In other words, the statutes that the police considered in their investigation of the complaints about a child participating in the World Naked Bike Ride require the existence of indecency beyond mere nudity in order for charges to apply. Since there is nothing sexual or indecent about the nudity in the naked bike ride, and since the child in question was accompanied by a parent throughout the event, and since none of the complainants have furnished any evidence of harm or wrongdoing, the police rightfully determined that there was no crime.
Not content with these findings, Weigand escalated his campaign against the WNBR, appealing to a wider audience through a Fox News interview, saying, “If someone wants to do something without clothing on, and they're not violating other people's freedoms, then that's up to them. But when you take your nudity into the public square, you're actually violating my rights… and my children's rights to not want to see that. That's where it crosses the line.” Weigand’s media appearances drew more outlets to pick up the story.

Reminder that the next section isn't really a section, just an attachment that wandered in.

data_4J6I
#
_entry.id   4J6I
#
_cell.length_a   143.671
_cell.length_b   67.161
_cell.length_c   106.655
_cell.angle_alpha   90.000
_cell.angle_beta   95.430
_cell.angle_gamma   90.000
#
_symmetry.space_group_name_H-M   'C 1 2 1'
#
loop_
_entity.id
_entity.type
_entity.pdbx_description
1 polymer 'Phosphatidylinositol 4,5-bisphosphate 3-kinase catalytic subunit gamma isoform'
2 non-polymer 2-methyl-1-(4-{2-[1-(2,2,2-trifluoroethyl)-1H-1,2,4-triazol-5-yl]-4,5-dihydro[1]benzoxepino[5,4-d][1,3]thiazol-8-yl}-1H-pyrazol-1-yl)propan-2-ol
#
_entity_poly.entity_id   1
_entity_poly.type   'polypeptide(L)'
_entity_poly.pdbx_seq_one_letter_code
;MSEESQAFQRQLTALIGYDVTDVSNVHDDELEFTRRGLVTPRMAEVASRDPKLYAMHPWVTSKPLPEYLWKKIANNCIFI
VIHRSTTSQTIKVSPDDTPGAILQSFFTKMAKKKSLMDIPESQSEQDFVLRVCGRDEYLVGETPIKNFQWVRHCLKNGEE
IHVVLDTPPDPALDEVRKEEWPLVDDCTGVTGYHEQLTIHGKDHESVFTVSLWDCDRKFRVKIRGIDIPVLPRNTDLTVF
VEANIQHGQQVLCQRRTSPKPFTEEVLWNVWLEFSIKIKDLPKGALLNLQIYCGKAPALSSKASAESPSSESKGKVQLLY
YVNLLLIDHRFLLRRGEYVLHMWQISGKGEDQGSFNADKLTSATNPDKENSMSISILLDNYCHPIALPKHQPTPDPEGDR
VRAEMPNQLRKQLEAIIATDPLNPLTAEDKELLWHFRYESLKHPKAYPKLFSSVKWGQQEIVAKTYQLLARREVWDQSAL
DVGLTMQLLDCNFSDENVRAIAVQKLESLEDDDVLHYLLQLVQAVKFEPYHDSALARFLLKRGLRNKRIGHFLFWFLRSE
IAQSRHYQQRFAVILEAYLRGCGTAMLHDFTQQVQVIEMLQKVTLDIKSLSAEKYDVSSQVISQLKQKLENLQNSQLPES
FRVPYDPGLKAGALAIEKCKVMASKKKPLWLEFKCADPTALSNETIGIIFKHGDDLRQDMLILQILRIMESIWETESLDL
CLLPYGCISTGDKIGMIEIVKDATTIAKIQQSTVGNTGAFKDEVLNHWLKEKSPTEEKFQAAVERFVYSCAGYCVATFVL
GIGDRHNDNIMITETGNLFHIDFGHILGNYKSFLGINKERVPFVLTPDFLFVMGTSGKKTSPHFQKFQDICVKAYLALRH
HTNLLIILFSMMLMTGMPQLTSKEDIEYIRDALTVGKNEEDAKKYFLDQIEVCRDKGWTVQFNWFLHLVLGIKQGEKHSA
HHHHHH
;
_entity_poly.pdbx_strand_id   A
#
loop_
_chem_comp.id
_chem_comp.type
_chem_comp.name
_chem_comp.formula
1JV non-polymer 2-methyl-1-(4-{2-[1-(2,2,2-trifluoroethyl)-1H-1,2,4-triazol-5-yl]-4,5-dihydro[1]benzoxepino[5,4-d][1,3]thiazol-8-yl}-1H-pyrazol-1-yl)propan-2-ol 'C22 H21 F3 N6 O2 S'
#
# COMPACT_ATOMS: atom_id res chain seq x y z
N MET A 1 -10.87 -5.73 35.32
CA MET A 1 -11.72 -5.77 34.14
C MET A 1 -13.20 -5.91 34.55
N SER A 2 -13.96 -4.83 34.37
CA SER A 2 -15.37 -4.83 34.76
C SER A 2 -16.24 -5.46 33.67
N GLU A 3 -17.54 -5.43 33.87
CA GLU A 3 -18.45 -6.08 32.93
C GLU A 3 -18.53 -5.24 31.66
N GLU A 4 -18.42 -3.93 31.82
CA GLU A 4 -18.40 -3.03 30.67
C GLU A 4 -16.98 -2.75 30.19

The girl’s mother, mostly unaware that there had even been an issue, first caught wind of the controversy sometime after the news reports began to percolate. "People I know [began] asking me about the news articles," she said. “It struck me at the time the same way it does now: as a couple of individuals trying to create an outrage that they personally benefit from, at the expense of myself and my family.”
Her initial reaction was one of disbelief at the misplaced moral outrage. She criticized the notion that living in fear of predators is practical or healthy. "I refuse to live in such a way that I have to presume the worst of everyone around me, and I don't think it would be healthy to teach my child that such a worldview is necessary either," she firmly stated.